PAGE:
In the introduction to Modern Kosher: Global Flavors, New Traditions, author Michael Aaron Gardiner writes that “Kosher food is a living, breathing process, not a museum piece.” This spirited thesis sets the tone for Gardiner’s lively book, brimming with anecdotes, descriptions, and recipes that encourage fusion and capture the elusive quality of Jewish food.
Though, in its most traditional iteration, Jewish food is bound by a strict set of rules (kashrut), Gardiner highlights how these rules have generated, and continue to generate, an expansive, thrumming food culture outside of religious contexts. While fuision in a kosher cookbook may be surprising to some readers, Gardiner writes that Jews are adopters of cuisine, Israel being the epicenter of this cultural melding. He argues that the recipes in Modern Kosher, which go beyond a standard semitic palette, merging local flavors with traditional ones, are Jewish because of their modifications, not in spite of them.
It is particularly satisfying following along as Gardiner embraces the challenge of kashrut; his enthusiastic determination to piece together the jigsaw puzzle of developing a recipe that both follows kosher laws and remains true to the core values of Jewish food results in quite a few delicious a‑ha! moments. One such moment comes in a recipe for lamb kibbeh with cucumber, dill, and avocado sauce. Gardiner describes first trying kibbeh in El Cajon, California, home to many Christian and Muslim Iraqi immigrants. He explains that the dish is typically served with a yogurt sauce, however, because kashrut prohibits the mixing of meat and dairy, he takes inspiration from Californian cuisine and replaces the yogurt sauce with an avocado and cucumber sauce which mimics the cooling sensation of the original without sacrificing the creaminess.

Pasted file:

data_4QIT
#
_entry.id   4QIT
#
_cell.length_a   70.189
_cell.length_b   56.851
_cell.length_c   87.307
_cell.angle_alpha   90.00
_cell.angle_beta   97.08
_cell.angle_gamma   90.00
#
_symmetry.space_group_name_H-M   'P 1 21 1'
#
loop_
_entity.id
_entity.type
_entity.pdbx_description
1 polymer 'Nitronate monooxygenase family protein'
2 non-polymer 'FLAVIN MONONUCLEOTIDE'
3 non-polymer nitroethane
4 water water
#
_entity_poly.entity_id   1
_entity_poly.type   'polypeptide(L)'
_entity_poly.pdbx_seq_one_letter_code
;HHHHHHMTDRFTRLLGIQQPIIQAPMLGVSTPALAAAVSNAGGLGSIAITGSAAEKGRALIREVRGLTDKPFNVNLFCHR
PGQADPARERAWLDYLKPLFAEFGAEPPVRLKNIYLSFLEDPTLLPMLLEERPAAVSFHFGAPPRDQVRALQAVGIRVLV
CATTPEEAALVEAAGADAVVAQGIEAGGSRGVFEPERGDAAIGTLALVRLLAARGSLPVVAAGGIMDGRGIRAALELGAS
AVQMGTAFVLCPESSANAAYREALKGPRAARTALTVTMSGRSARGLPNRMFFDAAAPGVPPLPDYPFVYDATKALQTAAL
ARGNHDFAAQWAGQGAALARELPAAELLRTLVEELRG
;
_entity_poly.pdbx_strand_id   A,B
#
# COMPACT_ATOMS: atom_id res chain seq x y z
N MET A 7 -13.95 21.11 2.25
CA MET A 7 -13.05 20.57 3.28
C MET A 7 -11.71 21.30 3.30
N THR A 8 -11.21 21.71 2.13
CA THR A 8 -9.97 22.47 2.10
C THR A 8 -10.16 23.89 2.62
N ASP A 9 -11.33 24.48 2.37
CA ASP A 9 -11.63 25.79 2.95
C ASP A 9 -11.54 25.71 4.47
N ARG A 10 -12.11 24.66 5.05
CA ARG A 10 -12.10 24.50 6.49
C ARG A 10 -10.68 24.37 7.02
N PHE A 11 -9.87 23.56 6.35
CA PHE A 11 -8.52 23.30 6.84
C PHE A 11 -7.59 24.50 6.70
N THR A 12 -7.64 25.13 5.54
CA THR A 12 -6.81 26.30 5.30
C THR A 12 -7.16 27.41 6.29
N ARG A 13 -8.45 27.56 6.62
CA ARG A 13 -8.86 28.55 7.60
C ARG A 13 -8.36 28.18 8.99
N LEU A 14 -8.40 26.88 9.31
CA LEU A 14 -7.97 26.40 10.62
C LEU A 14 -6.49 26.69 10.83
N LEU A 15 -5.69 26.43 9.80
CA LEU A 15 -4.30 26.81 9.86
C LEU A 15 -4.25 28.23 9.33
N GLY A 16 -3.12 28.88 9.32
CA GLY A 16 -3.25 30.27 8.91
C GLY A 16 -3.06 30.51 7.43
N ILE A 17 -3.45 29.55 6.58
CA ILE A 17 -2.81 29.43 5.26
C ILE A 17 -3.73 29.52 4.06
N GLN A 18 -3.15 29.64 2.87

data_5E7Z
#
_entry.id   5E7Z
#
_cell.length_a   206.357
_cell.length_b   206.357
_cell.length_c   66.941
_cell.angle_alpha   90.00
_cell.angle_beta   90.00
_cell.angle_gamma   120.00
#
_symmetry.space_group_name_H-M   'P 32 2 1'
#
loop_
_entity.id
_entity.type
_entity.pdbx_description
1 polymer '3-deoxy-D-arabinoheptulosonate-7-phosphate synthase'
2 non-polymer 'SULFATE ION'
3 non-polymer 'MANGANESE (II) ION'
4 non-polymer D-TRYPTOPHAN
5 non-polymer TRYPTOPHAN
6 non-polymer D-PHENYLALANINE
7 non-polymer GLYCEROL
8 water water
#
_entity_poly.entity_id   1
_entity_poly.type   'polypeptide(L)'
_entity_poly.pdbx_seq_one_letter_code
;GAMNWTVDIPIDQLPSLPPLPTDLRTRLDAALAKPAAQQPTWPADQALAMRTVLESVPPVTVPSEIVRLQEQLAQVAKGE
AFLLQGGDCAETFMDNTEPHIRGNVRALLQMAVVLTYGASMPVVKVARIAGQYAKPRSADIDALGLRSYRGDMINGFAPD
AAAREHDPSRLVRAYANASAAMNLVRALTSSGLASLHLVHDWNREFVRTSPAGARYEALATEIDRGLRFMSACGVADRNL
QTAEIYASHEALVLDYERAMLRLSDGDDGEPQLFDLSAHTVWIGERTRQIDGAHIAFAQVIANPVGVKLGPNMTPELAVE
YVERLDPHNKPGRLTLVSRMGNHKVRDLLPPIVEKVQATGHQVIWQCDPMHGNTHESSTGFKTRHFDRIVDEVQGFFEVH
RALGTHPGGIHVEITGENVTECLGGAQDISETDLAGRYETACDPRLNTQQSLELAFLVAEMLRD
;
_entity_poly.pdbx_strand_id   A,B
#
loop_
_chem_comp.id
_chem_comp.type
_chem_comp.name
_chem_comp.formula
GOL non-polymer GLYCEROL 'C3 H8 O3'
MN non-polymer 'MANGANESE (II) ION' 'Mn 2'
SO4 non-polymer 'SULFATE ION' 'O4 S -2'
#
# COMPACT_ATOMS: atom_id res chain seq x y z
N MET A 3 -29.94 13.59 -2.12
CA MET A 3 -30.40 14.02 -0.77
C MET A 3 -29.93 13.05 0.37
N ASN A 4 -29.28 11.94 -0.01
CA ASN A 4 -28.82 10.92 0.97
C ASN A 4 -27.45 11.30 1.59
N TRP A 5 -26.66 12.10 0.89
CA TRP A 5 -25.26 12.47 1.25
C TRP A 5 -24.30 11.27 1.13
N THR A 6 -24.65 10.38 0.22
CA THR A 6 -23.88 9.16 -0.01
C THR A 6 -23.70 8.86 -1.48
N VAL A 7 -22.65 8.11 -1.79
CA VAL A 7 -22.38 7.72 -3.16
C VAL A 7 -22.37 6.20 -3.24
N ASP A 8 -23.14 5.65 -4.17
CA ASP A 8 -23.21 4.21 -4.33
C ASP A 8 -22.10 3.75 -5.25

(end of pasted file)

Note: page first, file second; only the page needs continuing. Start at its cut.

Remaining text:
Creatively replacing dairy is only one of the many techniques Gardiner uses to make dishes kosher. In addition to full recipes, he provides an essential repertoire of sauces, spices and flourishes to beef up any kosher kitchen. This is a highlight of the book, as kosher sauces — especially those outside of standard Ashkenazi, Sephardic, and Mizrahi palates — remain difficult to come by.
All in all, Modern Kosher is a delightful trip through various cuisines of the world, and is sure to be an informative addition to any cook’s collection, kosher or otherwise.
Hannah Kressel is a current fellow at the Pardes Institute of Jewish Studies in Jerusalem. She holds a Masters in Art History from the University of Oxford and a Bachelors in Art History and Studio Art from Brandeis University. Her research examines the intersection of contemporary art, food, and religion. She is an avid baker and cook.